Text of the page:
Memories Haunt Bosnian Genocide Death March Survivors
Lawrence Journal-World, P.9A
19 July 1995.
Survivors who fled the Bosnian Serb army that bore down on Srebrenica have horror stories to tell and memories that won’t fade soon.
TUZLA, Bosnia-Herzegovina — Bahrem Ektic, 16 and frail, saw dozens of Muslim [Bosniak] men lying dead or dying as he made a seven-day trek to safety from conquered Srebrenica. The memory of one victim will remain with him.
“One had nose and ears cut off, and only two fingers left on each hand. When we passed by, he whimpered. He begged us to kill him. But we could not shoot him, for fear Serbs will hear us. And nobody mustered strength to put him out of his misery with a knife.”
“So we left him there whimpering. The sound will always be in my head,” Ektic said softly Tuesday, his shoulders appearing too slight to handle the rifle he carried.
Ektic was among 15,000 Muslim men who fled Srebrenica to evade the Bosnian Serb fighters who overran the “safe area” last Thursday. Most [Bosniak men] had been conscripted for the defense of Srebrenica.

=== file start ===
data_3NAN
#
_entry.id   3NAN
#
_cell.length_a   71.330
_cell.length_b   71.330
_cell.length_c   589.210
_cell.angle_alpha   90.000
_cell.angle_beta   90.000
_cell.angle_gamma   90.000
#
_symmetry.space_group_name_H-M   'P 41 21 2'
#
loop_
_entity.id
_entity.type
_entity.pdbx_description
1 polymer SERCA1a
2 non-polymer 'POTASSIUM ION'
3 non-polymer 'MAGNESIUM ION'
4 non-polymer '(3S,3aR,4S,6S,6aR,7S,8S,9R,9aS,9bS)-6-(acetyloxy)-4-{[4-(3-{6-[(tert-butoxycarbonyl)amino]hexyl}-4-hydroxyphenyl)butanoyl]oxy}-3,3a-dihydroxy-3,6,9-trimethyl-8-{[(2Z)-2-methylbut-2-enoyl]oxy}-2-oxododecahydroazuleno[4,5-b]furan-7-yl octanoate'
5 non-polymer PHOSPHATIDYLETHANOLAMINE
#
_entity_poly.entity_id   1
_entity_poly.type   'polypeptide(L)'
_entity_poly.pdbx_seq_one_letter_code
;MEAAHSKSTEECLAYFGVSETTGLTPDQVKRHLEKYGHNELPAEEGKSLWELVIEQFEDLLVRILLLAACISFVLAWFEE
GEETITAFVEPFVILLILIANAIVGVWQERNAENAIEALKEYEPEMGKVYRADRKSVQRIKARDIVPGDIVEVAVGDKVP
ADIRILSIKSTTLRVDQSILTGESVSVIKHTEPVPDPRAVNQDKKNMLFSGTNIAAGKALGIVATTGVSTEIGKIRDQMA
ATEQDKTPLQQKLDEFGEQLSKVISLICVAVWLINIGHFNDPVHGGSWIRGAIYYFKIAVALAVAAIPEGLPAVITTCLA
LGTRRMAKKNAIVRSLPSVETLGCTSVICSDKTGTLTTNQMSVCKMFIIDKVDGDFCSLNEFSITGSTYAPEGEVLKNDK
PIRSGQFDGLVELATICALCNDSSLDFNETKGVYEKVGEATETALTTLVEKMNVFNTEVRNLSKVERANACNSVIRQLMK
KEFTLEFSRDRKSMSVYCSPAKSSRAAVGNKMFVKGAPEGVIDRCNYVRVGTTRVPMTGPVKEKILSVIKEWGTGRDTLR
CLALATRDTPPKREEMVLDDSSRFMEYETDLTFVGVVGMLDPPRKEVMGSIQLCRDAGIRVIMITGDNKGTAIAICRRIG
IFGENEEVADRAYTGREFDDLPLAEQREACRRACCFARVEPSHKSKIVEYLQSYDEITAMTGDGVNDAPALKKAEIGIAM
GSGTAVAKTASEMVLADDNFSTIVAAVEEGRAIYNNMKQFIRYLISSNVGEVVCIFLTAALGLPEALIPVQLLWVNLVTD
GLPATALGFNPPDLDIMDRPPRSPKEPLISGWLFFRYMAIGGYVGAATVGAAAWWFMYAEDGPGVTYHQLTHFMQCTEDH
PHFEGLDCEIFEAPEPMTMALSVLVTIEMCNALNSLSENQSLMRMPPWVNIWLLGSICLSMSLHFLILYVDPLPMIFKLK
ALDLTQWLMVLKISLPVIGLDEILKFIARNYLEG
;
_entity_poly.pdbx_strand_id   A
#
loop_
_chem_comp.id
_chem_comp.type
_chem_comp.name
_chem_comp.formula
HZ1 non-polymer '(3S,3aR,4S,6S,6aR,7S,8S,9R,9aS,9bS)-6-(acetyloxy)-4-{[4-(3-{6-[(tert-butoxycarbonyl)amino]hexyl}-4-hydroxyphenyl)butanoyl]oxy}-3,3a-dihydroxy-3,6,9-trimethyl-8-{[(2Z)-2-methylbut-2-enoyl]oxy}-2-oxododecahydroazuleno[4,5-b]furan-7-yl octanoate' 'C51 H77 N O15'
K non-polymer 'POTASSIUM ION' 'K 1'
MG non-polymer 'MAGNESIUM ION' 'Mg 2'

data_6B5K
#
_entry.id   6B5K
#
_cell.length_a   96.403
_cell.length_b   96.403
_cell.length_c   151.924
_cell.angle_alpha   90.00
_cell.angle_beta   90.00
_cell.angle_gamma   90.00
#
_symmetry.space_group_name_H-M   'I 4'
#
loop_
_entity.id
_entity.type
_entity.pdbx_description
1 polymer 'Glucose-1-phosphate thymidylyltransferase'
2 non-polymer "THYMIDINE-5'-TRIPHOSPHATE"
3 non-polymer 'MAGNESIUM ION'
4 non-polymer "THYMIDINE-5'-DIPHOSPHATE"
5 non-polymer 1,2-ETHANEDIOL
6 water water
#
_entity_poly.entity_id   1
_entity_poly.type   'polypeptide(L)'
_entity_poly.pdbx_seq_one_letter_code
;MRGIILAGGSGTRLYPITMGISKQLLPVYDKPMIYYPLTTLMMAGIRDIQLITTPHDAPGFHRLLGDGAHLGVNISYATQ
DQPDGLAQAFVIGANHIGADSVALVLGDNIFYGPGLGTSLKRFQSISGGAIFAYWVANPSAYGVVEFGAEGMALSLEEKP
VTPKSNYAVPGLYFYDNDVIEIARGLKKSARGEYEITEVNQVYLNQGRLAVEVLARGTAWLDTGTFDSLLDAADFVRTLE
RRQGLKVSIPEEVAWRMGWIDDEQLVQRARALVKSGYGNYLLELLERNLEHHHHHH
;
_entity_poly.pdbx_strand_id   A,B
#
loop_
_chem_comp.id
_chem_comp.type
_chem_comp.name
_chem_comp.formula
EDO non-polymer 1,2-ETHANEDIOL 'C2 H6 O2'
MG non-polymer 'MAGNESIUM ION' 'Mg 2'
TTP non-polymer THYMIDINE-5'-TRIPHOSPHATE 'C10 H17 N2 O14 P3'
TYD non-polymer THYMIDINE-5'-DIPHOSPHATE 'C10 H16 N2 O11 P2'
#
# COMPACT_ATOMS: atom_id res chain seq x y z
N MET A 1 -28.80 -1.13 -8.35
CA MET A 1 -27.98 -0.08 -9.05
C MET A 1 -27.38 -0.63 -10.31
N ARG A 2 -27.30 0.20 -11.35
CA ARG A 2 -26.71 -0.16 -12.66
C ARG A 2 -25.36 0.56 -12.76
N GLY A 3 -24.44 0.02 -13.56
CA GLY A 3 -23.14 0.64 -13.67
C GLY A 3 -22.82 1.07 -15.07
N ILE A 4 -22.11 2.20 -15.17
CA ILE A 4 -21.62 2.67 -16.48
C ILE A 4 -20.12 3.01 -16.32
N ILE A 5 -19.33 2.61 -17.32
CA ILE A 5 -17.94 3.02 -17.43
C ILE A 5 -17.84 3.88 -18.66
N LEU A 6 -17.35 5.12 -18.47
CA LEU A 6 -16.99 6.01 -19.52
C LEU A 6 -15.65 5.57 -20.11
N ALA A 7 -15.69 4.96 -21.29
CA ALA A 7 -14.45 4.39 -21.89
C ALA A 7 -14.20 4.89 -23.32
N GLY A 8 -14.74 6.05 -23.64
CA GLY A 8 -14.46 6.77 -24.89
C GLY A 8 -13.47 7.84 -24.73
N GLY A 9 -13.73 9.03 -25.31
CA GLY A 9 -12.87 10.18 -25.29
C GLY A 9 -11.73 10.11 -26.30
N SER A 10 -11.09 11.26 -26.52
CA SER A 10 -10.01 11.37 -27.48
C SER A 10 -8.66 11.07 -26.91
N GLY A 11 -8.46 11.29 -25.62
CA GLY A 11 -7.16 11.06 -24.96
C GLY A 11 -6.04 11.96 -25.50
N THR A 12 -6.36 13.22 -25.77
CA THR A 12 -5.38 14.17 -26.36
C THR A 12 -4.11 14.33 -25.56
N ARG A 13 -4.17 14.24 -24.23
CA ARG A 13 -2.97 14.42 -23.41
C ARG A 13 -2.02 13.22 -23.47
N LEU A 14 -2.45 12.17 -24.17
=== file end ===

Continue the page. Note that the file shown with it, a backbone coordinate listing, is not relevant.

Fewer than 5,000 have made it safely to government-held Tuzla, 70 miles to the north-west, and there is growing concern about the fate of the 11,000 who remained missing.
Bosnian army spokesman Ekrem Avdic said Tuesday that a large group of Muslim men was reported to have broken through Bosnian Serb lines ringing Zepa, a U.N.-protected area that the Serbs have made their next target.
But with Zepa tottering, their fate was far from secured.
Men who have arrived in Tuzla say Serbs fired on the fleeing men and ambushed them. They suffered from thirst and a hunger that forced them to eat berries and even leaves.
But the worst suffering was caused by their fear of being discovered by the enemy. Mounting despair led several men to commit suicide, survivors say.
“About fifty meters (yards) in front of me, one older man shot himself in the mouth,” said Vejzo Mulkic, 27. “Then everybody started cursing and running, for fear we would be found.”
Young Ektic last saw his 18-year-old brother Bajro when Serbs fired on a group of Muslim men last Wednesday. The attack sent the men running in panic, and the brothers were separated.
“My brother’s gone,” Ektic said in a sad tone that harbored little hope of reunion.
He says his father was taken by the Serbs, and that he hopes to find his mother among the 23,000 refugees who arrived in Tuzla from Srebrenica last week.
Others shared his hope. Most of the newly arrived men were staying at military base near the Tuzla airport, but some ventured out to search for loved ones in the refugee camp nearby.
Looking lost in the sweltering heat, 23-year-old Osman Mulalic walked the tarmac of the tent city on a quest that showed little promise.
“I’m looking for my mother and father, Fatima and Camil, said the young man. “I’ve checked at three (collection) points, but nobody has seen them.”